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Parti Quebecois

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Scotland Stays

A week ago, the “Kurdistan Times” warned that “the British are exercising the old colonialist tongue to control the minds and dampen the aspirations of Scottish people who want to vote Yes (to independence).” And lo! It came to pass just as the Kurdistan Times predicted. The silver-tongued colonialists lured the Scots into voting No, and by a fairly healthy margin, too: 55 percent No, 45 percent Yes.

It is, indeed, a much wider margin for the No than the last time a proposal for secession was voted on in a Western country, in Canada in 1995. In that referendum, just 50.5 percent of Quebecers voted No, compared to 49.5 percent who voted Yes.

It was a near-death experience for Canada, in the sense that Quebec bulks much larger in Canada than Scotland does in the United Kingdom. It has almost a quarter of the Canadian population, whereas Scotland has only 8 percent of the UK population.

At the time, many Canadians thought that the country’s demolition had only been deferred, not averted. It was, after all, the second referendum on Quebec’s independence, and it was a lot closer to a Yes than the first one in 1980 (60 percent No, 40 percent Yes). Third time lucky, muttered the separatists of the Parti Quebecois. And everybody else assumed that they’d just keep holding referendums until they got the right answer.

That was when a Montreal journalist called Josh Freed coined the word “Neverendum” to describe the process, and for more than a decade that was the wheel that everybody in Quebec assumed that they were tied to. But they turned out to be wrong. Almost two decades later there has been no third referendum, nor is there any on the horizon.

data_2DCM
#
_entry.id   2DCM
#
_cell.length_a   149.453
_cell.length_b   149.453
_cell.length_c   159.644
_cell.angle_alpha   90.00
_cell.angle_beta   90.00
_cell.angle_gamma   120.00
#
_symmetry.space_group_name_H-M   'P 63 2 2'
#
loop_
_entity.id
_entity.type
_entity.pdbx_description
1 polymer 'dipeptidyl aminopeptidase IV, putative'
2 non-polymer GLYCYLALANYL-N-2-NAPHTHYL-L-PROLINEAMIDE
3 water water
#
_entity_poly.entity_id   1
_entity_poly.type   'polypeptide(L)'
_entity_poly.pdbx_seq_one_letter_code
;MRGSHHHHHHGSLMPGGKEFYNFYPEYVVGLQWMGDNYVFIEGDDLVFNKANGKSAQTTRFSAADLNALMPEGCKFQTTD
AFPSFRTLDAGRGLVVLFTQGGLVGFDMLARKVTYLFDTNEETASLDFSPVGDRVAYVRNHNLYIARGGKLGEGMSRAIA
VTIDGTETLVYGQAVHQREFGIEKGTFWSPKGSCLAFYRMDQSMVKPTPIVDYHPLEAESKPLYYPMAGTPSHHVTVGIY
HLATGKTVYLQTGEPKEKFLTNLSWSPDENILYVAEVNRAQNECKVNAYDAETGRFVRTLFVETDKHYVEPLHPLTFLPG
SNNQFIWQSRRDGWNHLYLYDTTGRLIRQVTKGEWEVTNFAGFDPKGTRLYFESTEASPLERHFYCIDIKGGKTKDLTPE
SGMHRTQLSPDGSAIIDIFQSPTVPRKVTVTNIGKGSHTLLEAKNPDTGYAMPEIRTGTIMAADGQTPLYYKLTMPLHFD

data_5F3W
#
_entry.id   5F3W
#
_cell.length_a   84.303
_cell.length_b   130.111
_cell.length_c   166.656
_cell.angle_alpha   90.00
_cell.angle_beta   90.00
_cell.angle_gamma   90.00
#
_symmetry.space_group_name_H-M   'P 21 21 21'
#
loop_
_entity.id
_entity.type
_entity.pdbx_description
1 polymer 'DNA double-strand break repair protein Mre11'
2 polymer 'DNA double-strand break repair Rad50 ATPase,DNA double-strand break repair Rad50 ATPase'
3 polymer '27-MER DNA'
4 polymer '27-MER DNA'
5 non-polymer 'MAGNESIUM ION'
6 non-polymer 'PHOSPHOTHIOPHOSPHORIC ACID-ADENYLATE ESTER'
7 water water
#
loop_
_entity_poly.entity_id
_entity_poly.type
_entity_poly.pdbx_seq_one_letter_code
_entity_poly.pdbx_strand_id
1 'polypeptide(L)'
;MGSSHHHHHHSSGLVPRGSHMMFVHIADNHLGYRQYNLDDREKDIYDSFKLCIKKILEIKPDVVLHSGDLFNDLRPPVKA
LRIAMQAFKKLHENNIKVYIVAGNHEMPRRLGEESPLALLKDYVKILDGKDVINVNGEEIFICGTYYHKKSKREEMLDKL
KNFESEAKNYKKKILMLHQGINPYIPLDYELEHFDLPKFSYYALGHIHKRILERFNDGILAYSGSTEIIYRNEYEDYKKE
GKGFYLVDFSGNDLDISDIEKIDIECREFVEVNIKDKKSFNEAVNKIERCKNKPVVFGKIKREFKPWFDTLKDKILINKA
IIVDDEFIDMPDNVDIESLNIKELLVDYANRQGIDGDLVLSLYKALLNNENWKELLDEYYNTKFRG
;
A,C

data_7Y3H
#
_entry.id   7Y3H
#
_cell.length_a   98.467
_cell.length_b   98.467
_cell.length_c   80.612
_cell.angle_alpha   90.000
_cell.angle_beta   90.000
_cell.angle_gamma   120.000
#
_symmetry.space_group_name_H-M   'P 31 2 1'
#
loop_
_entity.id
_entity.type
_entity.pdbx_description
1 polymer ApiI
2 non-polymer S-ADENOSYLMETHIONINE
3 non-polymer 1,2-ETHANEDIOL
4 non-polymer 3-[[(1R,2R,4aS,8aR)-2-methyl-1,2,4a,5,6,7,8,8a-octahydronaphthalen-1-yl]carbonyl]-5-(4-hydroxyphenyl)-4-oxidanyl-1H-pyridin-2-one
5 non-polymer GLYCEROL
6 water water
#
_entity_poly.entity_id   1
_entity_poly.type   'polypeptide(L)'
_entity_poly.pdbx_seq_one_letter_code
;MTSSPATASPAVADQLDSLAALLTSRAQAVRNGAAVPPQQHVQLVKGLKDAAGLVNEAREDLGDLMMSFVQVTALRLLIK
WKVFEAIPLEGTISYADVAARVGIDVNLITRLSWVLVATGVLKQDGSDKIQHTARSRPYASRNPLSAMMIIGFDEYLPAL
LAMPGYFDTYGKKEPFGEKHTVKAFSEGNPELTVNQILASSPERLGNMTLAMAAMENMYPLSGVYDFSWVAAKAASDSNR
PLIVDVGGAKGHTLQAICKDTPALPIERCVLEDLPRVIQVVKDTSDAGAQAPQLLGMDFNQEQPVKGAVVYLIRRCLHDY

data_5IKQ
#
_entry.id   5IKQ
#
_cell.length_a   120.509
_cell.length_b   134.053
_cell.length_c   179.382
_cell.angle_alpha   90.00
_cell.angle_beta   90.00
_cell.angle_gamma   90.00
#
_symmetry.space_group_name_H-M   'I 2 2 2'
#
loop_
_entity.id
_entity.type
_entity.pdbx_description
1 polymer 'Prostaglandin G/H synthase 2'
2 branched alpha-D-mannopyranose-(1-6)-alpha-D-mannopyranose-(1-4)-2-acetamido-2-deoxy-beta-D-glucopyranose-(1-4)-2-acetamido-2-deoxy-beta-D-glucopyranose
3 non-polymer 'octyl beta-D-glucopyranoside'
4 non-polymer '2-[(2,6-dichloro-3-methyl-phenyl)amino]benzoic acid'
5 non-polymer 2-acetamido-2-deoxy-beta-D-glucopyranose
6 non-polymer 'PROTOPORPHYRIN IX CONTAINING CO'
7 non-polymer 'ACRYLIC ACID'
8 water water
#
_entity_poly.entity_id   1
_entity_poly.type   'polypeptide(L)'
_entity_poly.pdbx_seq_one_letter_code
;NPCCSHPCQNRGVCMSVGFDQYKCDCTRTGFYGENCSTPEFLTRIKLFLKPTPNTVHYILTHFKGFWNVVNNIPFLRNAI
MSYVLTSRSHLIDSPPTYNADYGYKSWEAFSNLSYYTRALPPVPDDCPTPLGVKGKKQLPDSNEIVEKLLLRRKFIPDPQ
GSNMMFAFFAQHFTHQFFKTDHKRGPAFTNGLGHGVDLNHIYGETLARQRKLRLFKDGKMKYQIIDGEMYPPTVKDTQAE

Indeed, there was a provincial election in Quebec in April, and the Parti Quebecois looked set to win it – until one of its star candidates started talking about another referendum on independence, and the PQ’s vote suddenly collapsed. A recent poll revealed that 64 percent of Quebecers, and an even higher proportion of young Quebecers, don’t want another referendum.

Could it work out that way in Scotland too? That would be good, because what will probably happen if another referendum remains a possibility is what befell Quebec: a low-level depression that lasted for decades as investors avoided a place whose future was so uncertain, and existing businesses pulled out. It was not even that everybody knew that Quebec’s independence would be an economic disaster; just that nobody could be certain it wouldn’t be.

The result was that Quebec’s share of Canada’s Gross Domestic Product, which was around 25 percent when the separatist Parti Quebecois was first elected in 1976, is now less than 20 percent. That is about 90 billion dollars of lost economic activity in Quebec each year, even though another referendum on independence has been a rapidly receding prospect for at least the past dozen years.

How might Scotland avoid that fate? The only way, really, is for “Devo Max” to work so well, and so thoroughly satisfy Scots’ understandable desire for more control over their own government and economy, that nobody talks about independence any more. That will be more than a little tricky.